Author: Nick Nilsson
Format: E-Book (Electronic Delivery)
Bonuses: Online Training from Nilsson, Online Exercise Video Demos, Lean Muscle Meal Plans, Arms and Chest Intensity Muscle Building Reports
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While most trainers advise carefully avoiding “overtraining”, staying as far away from it as possible and tiptoeing about when the giant muscle-killer comes close, Nick Nilsson has a different approach.
Nilsson wants you to go right up and slap overtraining on the butt.
Imagine that an adrenaline rush was the goal instead of building muscle. Most tour guides are going to take you on a jungle safari safely protected safely by a reinforced jeep of some sort. You’ll get a little thrill when a rhino walks near…
Take a safari with Nilsson, however, and he’ll have you running up and giving noogies to lions. That will get your heart pumping.
Is Nilsson’s approach more dangerous? Heck yes. But it can certainly deliver a much bigger adrenaline rush.
It can work the same way with muscle building. By too cautiously avoiding overtraining you can take yourself right out of the most productive muscle growth zones. This isn’t an opinion unique to Nilsson; the majority of highly regarded trainers will tell you the same thing.
The obvious problem is… How can you get into those optimal muscle building zones without falling victim to overtraining syndrome (OTS)?
Because, to be clear, Nilsson isn’t arguing in Mad Scientist Muscle that overtraining doesn’t exist or that it can’t quickly and heartlessly derail the over-exuberant trainer’s dreams. It can, and it will if you aren’t careful.
What Nilsson is saying is that, by being smart and disciplined, an experienced trainer can safely train in those optimal muscle building zones that exist on the edge of overtraining. You can get better results by abandoning the “too cautious” approach of avoiding overtraining at all costs and lifting to the point where you are effectively giving OTS an extended noogie.
This approach isn’t for the beginner. A criticism I have of this program, it is that Nilsson fails to make that clear in the sales material. He does acknowledge that this program is for the intermediate or advanced trainer within the ebook.
Traditional mass gain training programs which have you continuously focusing on low volume and heavy weight do work and work well when you first start training. In my opinion, they are where new trainers should start. They are where the straight-off-the-couch trainers will see their best results.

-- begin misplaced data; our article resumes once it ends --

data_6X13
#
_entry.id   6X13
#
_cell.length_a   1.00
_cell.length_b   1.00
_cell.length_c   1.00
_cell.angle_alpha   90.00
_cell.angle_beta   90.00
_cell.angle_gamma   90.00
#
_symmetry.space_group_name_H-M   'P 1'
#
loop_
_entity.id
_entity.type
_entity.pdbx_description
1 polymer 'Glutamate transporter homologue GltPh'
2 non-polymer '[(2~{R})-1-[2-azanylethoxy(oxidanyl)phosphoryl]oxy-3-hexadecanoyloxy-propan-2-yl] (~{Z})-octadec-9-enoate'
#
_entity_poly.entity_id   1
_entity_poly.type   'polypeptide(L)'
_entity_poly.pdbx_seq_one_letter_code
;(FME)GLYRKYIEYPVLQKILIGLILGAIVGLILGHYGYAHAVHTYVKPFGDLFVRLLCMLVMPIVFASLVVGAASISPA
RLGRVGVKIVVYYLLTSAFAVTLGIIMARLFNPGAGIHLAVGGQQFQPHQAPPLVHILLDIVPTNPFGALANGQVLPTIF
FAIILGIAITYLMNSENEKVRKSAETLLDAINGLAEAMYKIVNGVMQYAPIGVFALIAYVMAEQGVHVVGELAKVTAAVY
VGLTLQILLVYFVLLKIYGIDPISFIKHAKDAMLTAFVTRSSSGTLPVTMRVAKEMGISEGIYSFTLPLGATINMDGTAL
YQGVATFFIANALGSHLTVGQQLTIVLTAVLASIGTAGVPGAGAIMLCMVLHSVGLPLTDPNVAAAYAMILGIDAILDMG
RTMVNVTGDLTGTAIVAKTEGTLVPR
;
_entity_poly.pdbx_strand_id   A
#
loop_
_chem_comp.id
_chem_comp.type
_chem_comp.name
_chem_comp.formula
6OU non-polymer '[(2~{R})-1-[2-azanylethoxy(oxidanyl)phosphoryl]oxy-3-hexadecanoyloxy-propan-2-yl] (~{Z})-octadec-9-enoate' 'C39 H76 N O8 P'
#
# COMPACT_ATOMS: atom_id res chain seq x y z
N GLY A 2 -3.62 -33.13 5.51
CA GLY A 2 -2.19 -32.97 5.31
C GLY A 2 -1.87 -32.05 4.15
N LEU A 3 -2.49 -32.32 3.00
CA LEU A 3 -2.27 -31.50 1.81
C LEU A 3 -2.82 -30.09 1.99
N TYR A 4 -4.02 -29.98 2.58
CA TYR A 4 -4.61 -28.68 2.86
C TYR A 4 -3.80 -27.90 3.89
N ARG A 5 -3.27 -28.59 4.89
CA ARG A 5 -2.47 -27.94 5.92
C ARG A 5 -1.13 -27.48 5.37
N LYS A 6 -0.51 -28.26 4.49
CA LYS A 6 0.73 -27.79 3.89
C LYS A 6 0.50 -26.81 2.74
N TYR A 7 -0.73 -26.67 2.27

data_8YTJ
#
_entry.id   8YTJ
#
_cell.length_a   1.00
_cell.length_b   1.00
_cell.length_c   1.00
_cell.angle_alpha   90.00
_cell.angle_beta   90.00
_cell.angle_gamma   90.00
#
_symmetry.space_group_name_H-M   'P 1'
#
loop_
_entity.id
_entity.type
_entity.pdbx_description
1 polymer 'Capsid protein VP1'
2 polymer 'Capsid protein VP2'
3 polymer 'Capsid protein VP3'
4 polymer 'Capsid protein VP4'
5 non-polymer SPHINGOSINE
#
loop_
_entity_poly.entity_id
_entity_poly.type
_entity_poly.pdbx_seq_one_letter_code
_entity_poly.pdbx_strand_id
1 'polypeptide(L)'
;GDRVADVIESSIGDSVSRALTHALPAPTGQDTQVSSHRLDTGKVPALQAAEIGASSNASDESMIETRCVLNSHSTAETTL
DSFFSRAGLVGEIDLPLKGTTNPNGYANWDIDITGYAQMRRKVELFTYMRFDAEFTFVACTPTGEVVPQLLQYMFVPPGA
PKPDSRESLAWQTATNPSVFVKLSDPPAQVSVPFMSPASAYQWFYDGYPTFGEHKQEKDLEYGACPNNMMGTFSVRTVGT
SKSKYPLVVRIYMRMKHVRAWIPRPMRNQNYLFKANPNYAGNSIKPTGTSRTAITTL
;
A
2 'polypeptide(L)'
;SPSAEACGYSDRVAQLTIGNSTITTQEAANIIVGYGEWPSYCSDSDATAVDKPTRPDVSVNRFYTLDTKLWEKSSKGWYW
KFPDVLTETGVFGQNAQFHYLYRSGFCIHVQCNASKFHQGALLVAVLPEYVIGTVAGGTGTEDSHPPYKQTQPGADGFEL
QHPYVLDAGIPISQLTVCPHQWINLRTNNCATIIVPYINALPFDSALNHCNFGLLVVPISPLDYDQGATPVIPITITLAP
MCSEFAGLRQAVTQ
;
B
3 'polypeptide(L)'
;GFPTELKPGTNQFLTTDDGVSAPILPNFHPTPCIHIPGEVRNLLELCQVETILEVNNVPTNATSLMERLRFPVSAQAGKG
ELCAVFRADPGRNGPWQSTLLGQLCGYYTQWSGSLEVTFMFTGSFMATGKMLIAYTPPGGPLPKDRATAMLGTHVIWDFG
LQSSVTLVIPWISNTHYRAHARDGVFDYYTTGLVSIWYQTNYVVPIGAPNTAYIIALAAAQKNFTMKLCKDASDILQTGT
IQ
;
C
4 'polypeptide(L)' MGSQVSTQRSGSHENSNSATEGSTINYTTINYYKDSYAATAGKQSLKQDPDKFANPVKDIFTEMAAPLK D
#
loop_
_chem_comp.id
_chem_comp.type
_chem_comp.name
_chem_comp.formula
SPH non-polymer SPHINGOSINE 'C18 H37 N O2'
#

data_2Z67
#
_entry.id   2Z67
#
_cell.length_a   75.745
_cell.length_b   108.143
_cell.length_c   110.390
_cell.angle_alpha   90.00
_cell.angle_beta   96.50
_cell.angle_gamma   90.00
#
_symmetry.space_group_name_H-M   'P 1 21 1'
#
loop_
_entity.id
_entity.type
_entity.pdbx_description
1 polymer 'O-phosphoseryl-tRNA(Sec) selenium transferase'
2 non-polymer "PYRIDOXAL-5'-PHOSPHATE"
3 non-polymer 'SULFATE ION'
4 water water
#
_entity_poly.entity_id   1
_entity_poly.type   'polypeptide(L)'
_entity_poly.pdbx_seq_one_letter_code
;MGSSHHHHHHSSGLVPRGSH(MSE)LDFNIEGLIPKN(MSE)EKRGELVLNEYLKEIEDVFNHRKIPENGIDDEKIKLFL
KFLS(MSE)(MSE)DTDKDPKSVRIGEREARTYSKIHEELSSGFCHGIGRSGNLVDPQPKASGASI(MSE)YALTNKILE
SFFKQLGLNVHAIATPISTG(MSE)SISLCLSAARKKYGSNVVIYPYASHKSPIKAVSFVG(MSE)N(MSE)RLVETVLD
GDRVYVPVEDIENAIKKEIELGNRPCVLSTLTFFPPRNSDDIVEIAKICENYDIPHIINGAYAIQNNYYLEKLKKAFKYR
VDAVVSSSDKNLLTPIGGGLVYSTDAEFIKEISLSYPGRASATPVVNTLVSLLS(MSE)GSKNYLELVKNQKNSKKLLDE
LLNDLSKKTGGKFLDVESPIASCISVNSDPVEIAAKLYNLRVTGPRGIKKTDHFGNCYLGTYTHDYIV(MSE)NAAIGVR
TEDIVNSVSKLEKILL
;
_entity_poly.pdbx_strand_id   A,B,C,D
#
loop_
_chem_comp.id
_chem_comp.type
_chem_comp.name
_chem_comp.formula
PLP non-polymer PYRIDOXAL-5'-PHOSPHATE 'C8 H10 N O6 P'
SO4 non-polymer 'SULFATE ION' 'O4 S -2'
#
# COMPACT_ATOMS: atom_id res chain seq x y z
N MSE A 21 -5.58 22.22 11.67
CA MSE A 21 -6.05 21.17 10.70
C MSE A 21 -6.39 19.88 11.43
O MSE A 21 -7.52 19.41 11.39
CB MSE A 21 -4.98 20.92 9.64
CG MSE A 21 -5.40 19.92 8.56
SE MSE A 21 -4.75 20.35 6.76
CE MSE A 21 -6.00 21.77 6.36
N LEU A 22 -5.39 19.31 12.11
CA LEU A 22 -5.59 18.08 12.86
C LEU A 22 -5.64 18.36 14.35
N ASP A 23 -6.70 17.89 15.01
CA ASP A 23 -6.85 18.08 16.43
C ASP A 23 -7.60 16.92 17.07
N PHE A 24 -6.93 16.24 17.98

They work because when you first start training, this is a jolt to the body and you are in the optimal training zone. These programs also work well because they keep inexperienced trainers well away from the dangers of overtraining.
Gradually, however, your body adapts to these stresses and the results slow and can eventually stop altogether (plateau).
This is a result of moving out of the optimal training zone and into the “undertraining” zone.
If you reach this point and you aren’t at the size you want to be, if you are willing to work even harder to reach new goals, this is when you should check out Nilsson’s Mad Scientist Muscle.
Make no mistake though, this is seriously tough training.
Nilsson calls the approach “Planned Overtraining and Rebound”, it’s based on the “dual factor theory” training principle. It reminds me a lot of Eastern Bloc training methods and Nilsson acknowledges the influence.
The basic idea is to work at increasing volumes all the way up to the point where you are at or nearing overtraining (accumulation) and then strategically decreasing the volume while increasing the weight used (intensification). And then resting. And then doing it all over again.
In short, you are training to maximize your time in the optimal training zones which exist near the overtraining danger zones while backing off just enough to keep you out of extended overtraining Hell.
The “increased volume” part of the program shouldn’t make you think that you are going to be doing marathon 3-hour workouts. This is a 4-day-a-week program with each workout taking less than an hour to complete. The volume phases will get your heart pumping more than you may be used to though.
There are actually 3 variations of the Mad Scientist Muscle program included (timed training, cluster training and rest-pause training) to give you a six month training plan. It isn’t a simple plan but, as always, Nilsson provides a very detailed, printable logbook that will keep you on target.
The nutrition section of the program skims the basics as you would expect from a book geared towards the intermediate trainer. Useful supplements are adequately covered and I appreciate the Nilsson is clear with when and how to best use each of his recommendations. There is also some interesting stuff on meal timing and on low-carb eating (Nilsson suggests this option on rest days for the most disciplined trainers looking for an extra boost in muscle growth and fat loss).
Overall, minus the low-carb days option, the dietary recommendations are fairly standard. The “meat and potatoes” of this program is in the training protocol.
I’d be remiss if I didn’t mention one of my favorite Nilsson Bonuses – His email address. The program is well laid out and easy to understand but if you have a question; Nilsson is amazingly quick with a response.
5 of 5 Stars: This is a solid, science-based program for intermediate and advanced trainers.
“Mad Scientist Muscle” can reinvigorate you and get you growing like you did in the months after you first started training.
Again, it isn’t for beginners. However, if you have been training a while and are bored with your routine, or if you are helplessly stuck at a plateau, there are few better people to turn to than Nick Nilsson.